Academic journal article Washington and Lee Law Review

An Empirical Analysis of CEO Employment Contracts: What Do Top Executives Bargain For?

Academic journal article Washington and Lee Law Review

An Empirical Analysis of CEO Employment Contracts: What Do Top Executives Bargain For?

Article excerpt

I. Introduction

What do chief executive officers (CEOs) bargain for in their employment contracts? If you read the labor law literature, you might think that these executives did not have contracts. Prominent legal academics have claimed that CEOs are at-will employees, just like rank-and-file workers.1 If instead you read the corporate law literature, you might think that CEOs get whatever they want in their contracts. Leading legal academics have argued that corporate boards are all too willing to give CEOs fat pay packages and generous severance agreements because the directors are in the CEOs' back pockets.2

For all of the ink that has been spilled about CEO contracting processes and outcomes, however, no one has studied the contracts themselves. At the most basic level, do executives have contracts? If so, what are their common legal terms? Are they different from the employment arrangements of other corporate employees? Do these contracts reflect strong CEOs dictating to trembling directors whatever terms they want? Or are these agreements negotiated documents exhibiting provisions that serve both parties' interests well?

To answer these questions, we examined the key legal characteristics of 375 employment contracts between some of the largest 1500 public corporations and their chief executive officers. We looked at the actual language of these contracts and asked whether and in what ways CEO contracts differ from standard employment contracts for other workers. Our data provide some empirical answers to several common assertions or speculations in the labor law literature about CEO contracts and shed light on corporate law questions about whether these contracts are negotiated solely to suit the preferences of CEOs or have provisions that also safeguard the employers' interests.

We begin by giving an overview of the general characteristics of a CEO employment contract and the process by which one is negotiated. This discussion shows that while some terms of these agreements are boilerplate language, there are intense negotiations over other terms. This background helps put into context the empirical information gleaned from the contracts.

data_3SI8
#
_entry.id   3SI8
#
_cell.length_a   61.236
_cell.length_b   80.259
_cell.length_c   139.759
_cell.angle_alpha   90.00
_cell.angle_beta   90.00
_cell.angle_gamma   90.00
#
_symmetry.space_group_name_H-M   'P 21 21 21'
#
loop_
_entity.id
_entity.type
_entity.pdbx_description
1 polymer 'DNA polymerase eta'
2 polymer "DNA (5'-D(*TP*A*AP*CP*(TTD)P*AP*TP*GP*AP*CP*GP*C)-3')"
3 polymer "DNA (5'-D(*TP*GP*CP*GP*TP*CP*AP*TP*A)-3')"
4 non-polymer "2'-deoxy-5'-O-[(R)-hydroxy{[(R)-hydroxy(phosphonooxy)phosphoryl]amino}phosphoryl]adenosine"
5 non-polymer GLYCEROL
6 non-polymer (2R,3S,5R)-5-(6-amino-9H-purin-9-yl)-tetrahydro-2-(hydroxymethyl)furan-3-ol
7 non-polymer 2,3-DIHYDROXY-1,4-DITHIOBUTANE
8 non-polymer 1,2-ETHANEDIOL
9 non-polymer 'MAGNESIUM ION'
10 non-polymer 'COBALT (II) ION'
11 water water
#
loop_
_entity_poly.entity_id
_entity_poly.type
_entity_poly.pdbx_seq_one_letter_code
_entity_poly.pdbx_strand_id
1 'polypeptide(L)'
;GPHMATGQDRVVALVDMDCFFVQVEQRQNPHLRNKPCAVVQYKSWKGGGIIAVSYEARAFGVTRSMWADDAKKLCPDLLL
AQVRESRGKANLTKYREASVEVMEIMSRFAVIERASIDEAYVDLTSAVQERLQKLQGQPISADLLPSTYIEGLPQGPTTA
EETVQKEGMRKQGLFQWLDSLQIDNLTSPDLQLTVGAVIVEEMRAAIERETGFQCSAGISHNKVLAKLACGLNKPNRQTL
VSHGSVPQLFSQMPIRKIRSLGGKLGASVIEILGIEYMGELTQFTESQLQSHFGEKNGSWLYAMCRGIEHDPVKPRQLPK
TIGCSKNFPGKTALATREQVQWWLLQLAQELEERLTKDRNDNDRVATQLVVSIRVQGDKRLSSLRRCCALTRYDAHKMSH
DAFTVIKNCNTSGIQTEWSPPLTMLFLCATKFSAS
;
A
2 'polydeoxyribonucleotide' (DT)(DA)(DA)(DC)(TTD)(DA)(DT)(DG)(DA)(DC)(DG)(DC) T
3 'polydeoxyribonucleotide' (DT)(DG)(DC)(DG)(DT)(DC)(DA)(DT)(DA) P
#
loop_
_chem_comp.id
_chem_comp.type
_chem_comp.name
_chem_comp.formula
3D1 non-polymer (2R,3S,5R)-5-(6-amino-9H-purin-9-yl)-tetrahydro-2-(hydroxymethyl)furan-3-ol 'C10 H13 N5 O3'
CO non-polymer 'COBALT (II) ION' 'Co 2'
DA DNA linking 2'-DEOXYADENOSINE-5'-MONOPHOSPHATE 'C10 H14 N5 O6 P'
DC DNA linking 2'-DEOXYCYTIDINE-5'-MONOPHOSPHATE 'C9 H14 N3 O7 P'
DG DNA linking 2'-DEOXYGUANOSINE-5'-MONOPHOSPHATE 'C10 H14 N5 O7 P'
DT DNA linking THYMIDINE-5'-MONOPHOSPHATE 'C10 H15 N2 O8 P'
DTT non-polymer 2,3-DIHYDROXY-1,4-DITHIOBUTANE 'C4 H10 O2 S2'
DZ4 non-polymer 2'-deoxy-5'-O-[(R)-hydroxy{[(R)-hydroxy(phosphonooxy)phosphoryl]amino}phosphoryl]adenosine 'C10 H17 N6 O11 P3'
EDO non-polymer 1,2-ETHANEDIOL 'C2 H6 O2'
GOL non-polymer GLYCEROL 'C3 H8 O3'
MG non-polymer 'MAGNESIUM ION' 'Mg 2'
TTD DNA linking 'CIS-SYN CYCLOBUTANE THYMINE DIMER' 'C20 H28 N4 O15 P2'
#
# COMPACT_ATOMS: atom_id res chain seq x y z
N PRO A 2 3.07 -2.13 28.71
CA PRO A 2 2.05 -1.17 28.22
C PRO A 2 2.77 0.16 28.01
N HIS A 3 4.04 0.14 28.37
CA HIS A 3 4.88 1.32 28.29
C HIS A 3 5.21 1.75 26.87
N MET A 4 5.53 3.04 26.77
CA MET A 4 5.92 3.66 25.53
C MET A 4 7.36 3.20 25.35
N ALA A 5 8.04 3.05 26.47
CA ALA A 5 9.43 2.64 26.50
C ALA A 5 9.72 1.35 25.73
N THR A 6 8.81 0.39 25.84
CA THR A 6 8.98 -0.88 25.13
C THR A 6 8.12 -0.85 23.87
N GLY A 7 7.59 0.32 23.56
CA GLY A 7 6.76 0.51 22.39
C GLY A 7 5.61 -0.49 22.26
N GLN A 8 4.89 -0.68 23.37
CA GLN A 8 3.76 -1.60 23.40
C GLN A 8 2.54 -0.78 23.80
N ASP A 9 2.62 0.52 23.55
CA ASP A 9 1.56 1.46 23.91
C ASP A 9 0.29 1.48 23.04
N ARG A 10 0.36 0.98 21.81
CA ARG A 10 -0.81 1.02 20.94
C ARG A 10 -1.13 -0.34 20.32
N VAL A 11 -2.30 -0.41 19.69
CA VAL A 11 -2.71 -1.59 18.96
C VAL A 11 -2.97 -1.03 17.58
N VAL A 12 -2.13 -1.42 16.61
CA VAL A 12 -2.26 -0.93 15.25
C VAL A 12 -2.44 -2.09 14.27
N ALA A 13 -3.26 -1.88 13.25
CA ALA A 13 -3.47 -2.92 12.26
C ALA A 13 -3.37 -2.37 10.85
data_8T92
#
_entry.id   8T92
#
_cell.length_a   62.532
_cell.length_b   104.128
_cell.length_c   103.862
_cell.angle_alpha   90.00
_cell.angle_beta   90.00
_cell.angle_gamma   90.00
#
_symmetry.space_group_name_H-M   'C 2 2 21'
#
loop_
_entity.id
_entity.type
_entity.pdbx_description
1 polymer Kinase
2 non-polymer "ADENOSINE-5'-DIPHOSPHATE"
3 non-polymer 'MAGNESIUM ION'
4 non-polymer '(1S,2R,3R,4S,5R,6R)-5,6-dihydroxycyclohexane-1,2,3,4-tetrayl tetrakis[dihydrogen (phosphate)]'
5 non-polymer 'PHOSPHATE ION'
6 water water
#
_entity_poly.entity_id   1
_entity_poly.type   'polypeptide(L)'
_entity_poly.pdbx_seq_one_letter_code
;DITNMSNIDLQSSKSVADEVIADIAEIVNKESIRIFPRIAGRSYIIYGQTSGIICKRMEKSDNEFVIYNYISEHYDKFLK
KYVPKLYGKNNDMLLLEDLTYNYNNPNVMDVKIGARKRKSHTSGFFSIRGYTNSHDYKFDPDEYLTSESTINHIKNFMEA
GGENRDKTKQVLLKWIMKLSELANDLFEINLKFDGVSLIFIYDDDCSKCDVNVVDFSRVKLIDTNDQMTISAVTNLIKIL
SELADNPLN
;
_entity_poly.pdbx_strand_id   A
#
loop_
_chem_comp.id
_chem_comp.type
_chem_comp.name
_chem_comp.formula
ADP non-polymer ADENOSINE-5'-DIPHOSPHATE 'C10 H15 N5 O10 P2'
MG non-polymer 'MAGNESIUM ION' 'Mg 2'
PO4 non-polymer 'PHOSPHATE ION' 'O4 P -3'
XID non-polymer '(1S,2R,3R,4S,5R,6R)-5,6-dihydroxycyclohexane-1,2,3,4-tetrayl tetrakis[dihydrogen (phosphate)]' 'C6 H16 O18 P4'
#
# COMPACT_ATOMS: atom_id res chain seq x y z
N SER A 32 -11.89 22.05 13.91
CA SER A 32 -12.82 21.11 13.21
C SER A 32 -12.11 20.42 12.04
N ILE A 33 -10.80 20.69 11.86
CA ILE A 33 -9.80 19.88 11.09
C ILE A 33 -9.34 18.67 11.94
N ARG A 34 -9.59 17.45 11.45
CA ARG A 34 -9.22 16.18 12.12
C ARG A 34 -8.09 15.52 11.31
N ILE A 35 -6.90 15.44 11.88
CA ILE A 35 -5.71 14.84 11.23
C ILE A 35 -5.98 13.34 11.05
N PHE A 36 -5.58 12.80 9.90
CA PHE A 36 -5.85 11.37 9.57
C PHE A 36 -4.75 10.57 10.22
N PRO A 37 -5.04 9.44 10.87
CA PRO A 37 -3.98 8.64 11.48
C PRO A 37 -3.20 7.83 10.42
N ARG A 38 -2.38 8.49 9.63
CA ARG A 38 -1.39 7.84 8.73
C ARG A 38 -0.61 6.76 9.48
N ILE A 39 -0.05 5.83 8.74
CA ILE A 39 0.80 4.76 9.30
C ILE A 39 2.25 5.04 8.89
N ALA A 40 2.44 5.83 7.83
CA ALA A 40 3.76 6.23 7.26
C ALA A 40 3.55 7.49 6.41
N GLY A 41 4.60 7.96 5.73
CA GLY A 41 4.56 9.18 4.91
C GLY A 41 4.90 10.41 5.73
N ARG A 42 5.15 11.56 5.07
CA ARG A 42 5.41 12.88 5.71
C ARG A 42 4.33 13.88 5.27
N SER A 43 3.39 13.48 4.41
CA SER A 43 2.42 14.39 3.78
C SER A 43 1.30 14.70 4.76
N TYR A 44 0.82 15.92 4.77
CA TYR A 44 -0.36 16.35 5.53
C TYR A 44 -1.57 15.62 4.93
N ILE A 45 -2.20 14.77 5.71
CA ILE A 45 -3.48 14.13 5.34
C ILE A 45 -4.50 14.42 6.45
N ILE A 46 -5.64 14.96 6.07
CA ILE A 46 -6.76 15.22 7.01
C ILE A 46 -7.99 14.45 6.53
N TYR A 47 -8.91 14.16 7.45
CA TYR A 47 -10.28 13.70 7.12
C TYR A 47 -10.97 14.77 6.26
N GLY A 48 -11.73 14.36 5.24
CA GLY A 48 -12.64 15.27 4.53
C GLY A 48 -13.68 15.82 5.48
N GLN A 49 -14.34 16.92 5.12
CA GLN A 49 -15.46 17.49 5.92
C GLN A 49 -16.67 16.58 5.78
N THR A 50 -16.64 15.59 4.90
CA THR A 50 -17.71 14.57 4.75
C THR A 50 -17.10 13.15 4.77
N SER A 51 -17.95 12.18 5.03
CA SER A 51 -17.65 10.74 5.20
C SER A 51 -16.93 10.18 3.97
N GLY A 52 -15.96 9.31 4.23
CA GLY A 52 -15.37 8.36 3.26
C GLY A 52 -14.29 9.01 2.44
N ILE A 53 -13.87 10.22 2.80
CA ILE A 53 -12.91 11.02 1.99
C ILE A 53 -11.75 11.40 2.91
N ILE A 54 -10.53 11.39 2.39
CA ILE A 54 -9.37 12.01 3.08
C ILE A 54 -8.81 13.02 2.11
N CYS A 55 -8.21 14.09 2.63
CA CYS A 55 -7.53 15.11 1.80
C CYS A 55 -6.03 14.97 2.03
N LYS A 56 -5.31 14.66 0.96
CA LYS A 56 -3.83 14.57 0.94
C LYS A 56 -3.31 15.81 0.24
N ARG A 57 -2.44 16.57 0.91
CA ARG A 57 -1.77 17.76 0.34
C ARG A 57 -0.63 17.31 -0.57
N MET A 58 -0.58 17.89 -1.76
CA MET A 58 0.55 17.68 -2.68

Turning then to the contracts and the labor law issues surrounding them, we ask whether CEOs' employment contracts leave them as nothing more than glorified at-will employees. We focus on five contracting issues: (1) the term "just cause" that defines when an executive can be terminated involuntarily with penalties; (2) the "good reason" termination clauses in the contract that permit an executive to leave voluntarily without financial penalties; (3) the noncompetition clauses in the contract; (4) the use of arbitration clauses to resolve contractual disputes; and (5) the contractual restrictions, if any, on the CEO's selling stock options. We also discuss some of the lesser-known economic terms of these contracts, including their length and the level of perquisites given to CEOs.

We find much evidence that CEOs are not generally at-will employees. First, with respect to termination provisions, we find that CEOs overwhelmingly contract around the at-will default standard of termination. Of 375 contracts in our sample, only twenty-five expressly declare the contract to be at-will. Thirteen contracts are in essence at-will as they give the CEO the same rights if dismissed with or without cause. Most of the remaining contracts (340) give the CEO greater rights if dismissed without cause. Even the expressly declared at-will contracts tend not to be so. Of those twenty-five contracts, twenty-four give the CEO greater rights for termination without cause. Furthermore, 86.93% of the contracts are for a definite term of years. This is quite different from the protections available to other workers, who are generally at-will employees without contracts.

Examining the definition of "just cause" for terminating a CEO, we find that the most commonly listed reasons are willful misconduct, moral turpitude, failure to perform duties, breach of fiduciary duties, and gross misconduct. …

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